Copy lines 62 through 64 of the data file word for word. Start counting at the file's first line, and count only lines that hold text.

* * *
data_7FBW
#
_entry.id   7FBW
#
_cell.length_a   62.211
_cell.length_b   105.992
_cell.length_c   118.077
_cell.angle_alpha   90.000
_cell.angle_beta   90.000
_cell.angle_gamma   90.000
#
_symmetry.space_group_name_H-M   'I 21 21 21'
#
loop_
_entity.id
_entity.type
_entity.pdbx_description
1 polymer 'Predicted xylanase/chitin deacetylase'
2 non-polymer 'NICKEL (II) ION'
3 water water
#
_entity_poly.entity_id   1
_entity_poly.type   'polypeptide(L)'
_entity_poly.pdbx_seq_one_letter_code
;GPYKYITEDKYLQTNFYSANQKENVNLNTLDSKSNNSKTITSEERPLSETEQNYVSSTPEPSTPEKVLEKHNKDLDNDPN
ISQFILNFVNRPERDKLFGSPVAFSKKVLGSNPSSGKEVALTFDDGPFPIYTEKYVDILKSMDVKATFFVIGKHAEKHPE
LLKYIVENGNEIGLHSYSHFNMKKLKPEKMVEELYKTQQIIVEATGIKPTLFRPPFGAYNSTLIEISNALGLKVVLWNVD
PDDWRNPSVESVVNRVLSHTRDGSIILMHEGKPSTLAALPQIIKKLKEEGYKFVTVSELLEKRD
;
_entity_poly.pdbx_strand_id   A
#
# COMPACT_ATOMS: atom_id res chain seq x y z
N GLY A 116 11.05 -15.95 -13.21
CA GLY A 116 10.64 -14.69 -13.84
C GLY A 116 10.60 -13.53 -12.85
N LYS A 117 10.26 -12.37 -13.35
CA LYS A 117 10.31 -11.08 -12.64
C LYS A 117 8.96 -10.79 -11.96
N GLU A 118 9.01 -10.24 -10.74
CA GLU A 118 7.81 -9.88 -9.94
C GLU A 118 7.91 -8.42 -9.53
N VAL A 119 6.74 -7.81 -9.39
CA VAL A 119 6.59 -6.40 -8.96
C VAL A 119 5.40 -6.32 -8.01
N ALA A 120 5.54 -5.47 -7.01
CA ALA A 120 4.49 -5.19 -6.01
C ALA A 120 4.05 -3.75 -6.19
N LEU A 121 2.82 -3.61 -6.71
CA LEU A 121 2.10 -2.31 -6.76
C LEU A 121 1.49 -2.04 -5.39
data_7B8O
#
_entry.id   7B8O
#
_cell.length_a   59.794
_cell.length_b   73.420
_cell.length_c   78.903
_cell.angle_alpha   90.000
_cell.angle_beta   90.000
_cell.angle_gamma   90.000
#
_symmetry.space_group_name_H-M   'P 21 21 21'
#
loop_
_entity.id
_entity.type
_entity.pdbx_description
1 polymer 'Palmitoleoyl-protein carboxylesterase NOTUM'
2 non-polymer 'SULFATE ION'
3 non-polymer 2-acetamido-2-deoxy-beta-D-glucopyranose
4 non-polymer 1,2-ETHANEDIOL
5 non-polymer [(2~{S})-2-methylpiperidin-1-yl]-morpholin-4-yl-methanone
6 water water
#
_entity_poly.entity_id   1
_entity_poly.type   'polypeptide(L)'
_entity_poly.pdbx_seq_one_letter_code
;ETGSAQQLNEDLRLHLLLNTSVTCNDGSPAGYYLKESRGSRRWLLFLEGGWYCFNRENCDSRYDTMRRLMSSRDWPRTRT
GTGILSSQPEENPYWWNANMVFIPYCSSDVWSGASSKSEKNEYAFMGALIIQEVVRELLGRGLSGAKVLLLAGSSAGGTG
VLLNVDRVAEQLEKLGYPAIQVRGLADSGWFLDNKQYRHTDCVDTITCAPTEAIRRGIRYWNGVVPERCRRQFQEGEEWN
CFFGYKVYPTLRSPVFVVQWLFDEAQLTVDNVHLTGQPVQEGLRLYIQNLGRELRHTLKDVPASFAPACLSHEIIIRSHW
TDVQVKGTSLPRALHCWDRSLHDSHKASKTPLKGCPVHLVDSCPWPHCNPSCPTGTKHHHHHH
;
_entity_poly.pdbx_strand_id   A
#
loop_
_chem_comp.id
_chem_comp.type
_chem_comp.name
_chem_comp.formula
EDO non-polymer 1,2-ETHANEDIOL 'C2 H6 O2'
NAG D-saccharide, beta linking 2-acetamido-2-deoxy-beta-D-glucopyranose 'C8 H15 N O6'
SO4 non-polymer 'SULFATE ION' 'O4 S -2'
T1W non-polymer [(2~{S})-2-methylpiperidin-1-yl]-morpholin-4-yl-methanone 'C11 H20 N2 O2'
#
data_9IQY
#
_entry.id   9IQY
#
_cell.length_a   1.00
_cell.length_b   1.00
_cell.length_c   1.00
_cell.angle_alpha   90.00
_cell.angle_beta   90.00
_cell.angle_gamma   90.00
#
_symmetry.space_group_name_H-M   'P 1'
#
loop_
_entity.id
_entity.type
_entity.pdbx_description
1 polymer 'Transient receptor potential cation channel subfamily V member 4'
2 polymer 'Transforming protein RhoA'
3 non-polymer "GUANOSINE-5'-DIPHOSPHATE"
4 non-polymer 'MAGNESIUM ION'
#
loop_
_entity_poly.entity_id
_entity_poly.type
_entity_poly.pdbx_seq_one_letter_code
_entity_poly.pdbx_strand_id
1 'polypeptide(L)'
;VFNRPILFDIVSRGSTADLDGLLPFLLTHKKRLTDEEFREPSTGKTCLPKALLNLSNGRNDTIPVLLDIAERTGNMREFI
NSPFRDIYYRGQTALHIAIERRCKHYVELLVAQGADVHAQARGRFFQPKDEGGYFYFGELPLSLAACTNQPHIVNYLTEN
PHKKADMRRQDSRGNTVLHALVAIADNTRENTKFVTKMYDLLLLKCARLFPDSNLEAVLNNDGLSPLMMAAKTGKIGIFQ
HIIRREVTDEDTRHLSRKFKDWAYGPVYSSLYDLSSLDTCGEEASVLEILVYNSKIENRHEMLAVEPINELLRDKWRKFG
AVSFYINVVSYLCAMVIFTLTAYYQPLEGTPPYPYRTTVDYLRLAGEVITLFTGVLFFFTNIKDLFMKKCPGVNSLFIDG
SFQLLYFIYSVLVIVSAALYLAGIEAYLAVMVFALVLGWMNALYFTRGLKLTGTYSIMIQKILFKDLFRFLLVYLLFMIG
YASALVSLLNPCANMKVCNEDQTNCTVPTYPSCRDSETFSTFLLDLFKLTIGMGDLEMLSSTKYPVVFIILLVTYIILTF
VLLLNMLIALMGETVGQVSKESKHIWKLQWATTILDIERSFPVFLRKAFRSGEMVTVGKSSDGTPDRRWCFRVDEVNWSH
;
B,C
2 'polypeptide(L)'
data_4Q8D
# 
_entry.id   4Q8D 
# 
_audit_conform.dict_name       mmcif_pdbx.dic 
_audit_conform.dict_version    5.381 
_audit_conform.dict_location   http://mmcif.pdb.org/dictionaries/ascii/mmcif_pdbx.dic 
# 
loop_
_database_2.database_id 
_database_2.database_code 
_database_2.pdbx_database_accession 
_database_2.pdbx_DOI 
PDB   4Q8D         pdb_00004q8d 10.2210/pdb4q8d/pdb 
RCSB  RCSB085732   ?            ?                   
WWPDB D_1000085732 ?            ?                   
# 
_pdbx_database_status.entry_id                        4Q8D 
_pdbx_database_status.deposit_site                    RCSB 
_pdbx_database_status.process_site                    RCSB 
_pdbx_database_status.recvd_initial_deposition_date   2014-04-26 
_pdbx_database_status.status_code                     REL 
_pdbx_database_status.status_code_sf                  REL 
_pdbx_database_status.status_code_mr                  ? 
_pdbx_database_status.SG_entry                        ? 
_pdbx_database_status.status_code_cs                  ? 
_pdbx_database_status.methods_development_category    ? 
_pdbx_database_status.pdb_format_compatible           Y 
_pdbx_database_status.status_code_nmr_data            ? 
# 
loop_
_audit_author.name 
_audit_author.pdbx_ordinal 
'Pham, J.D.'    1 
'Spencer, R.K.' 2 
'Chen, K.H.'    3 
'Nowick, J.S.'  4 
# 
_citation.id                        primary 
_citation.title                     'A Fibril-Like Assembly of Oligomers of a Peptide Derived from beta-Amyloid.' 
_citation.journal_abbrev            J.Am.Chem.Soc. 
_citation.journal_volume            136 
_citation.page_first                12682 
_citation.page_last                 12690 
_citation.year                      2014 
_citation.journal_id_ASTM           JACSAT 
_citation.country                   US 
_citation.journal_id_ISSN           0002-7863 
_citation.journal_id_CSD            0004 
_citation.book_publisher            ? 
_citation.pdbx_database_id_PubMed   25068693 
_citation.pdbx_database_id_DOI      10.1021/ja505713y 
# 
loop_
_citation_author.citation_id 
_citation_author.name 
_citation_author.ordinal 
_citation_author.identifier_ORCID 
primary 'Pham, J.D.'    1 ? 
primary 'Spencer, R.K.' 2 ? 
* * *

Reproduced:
_symmetry.space_group_name_H-M   'P 21 21 21'
#
loop_